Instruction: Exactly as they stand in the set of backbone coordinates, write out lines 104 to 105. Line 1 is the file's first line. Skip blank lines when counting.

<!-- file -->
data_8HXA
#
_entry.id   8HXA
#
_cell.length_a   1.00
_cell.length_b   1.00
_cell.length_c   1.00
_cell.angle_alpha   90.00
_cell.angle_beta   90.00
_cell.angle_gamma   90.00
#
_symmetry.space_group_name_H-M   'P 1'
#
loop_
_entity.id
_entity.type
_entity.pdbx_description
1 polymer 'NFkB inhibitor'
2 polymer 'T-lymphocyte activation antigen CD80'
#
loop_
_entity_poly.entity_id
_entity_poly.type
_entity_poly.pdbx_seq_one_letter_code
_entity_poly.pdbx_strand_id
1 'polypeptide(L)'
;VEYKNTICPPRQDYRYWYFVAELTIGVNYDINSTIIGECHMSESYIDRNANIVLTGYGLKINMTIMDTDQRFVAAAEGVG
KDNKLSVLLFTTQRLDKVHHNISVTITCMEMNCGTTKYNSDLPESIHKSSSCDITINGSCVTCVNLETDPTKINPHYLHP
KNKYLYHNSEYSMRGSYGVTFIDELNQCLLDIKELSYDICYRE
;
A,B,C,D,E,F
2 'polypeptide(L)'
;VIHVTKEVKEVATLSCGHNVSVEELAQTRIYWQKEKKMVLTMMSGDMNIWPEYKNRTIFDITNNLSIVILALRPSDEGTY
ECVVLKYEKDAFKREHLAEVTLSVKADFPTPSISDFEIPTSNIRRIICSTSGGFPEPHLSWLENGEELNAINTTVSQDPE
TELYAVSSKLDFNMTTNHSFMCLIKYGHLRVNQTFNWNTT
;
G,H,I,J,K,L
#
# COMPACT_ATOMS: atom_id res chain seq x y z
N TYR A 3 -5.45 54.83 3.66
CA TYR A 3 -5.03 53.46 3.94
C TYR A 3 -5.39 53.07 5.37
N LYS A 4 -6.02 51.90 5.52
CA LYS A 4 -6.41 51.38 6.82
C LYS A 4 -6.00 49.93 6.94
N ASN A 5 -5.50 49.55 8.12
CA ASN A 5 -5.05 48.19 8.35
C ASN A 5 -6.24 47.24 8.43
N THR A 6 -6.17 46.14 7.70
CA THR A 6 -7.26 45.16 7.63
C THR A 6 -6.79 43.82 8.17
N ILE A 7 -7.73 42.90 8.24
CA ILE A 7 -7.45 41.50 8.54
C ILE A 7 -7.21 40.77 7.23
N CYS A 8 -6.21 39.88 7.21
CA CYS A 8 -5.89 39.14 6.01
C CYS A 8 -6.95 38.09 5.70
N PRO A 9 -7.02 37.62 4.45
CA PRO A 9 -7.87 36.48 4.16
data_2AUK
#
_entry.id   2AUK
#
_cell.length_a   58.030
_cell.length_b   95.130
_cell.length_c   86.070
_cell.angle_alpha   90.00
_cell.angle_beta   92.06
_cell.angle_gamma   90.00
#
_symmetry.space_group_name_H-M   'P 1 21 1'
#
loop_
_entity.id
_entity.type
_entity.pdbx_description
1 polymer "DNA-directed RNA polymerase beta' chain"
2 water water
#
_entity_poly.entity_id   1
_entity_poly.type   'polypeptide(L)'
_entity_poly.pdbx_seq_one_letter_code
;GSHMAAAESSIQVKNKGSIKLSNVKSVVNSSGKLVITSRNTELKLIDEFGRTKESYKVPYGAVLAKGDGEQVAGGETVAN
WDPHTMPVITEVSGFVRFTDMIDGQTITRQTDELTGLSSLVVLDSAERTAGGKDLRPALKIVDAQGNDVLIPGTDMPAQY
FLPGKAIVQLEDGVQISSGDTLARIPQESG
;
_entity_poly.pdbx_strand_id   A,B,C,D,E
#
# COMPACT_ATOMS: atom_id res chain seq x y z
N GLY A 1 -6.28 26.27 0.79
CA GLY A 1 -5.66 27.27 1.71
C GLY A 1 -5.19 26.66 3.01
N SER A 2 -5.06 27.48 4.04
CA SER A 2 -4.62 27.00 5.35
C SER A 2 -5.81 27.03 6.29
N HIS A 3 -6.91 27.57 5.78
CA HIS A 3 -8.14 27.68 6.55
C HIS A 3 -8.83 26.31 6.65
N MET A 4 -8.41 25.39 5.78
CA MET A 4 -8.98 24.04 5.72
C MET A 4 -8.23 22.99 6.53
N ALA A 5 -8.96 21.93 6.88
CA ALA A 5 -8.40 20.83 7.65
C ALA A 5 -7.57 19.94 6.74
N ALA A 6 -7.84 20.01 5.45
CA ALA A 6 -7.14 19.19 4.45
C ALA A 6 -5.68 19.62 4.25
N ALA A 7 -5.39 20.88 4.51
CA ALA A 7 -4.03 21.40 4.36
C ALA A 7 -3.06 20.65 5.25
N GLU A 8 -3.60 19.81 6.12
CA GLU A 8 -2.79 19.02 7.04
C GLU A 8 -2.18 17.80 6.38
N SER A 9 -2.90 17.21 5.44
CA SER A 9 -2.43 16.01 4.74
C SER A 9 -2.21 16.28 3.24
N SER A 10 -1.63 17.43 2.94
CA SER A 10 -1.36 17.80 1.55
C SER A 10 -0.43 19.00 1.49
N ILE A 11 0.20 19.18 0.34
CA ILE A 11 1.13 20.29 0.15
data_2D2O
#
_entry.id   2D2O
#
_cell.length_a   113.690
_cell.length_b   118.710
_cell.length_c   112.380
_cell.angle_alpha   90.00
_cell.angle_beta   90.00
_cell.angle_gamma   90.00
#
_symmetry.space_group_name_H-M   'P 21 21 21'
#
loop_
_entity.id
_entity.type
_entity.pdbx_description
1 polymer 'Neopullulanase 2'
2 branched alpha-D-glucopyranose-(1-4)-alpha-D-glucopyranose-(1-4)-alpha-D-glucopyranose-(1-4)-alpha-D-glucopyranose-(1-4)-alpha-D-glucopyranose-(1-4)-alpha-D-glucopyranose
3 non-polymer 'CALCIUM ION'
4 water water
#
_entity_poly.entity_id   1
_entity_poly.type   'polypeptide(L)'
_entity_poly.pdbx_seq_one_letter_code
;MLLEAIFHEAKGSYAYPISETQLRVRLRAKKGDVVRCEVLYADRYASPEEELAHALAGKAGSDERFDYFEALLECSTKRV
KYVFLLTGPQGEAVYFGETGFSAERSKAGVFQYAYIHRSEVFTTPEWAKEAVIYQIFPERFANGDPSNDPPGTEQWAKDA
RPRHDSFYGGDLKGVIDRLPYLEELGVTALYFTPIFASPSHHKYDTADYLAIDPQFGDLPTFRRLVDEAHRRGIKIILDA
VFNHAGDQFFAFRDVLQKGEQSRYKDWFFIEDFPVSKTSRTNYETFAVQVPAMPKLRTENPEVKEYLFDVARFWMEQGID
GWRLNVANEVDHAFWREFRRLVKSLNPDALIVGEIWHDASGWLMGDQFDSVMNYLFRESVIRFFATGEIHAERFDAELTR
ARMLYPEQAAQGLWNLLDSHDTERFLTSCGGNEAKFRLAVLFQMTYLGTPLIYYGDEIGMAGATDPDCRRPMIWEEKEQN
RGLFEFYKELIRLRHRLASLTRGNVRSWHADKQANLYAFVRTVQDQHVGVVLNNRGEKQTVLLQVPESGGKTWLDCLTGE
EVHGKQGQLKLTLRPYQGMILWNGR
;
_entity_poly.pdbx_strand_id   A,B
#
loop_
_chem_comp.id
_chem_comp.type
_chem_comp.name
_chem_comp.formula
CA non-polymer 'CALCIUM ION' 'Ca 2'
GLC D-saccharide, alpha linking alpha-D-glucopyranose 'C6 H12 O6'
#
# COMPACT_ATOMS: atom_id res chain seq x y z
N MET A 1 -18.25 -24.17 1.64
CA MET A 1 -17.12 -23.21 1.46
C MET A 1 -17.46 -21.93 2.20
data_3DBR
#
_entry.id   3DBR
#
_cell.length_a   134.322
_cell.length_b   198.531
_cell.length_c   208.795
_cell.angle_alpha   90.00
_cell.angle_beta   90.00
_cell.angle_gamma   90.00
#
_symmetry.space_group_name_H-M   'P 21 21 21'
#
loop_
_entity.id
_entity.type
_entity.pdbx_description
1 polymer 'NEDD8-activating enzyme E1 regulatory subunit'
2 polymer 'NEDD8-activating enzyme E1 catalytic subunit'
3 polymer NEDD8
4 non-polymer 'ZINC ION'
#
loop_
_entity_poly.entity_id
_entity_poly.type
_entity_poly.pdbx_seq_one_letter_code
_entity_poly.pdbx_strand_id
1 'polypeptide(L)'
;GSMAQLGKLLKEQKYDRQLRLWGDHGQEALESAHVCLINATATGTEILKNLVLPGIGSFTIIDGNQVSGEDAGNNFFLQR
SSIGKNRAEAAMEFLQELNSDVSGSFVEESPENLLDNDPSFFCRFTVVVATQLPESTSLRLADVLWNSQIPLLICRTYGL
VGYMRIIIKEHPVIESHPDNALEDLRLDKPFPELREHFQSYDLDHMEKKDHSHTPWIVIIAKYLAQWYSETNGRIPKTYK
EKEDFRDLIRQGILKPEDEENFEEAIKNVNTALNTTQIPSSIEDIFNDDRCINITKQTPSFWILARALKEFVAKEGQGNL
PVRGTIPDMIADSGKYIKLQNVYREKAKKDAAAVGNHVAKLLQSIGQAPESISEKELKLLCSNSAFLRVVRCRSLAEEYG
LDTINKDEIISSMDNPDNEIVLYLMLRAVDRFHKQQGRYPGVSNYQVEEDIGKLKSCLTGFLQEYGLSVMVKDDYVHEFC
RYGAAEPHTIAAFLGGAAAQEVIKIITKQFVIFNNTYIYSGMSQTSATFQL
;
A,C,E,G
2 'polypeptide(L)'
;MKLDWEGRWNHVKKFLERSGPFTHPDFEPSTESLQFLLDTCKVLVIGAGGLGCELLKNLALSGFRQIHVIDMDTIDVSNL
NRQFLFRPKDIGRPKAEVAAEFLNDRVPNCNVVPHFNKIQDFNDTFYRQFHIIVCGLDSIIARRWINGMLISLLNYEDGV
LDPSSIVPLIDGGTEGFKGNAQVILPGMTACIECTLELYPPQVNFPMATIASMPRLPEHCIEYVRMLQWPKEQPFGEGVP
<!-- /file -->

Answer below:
C ALA A 5 -7.57 19.94 6.74
N ALA A 6 -7.84 20.01 5.45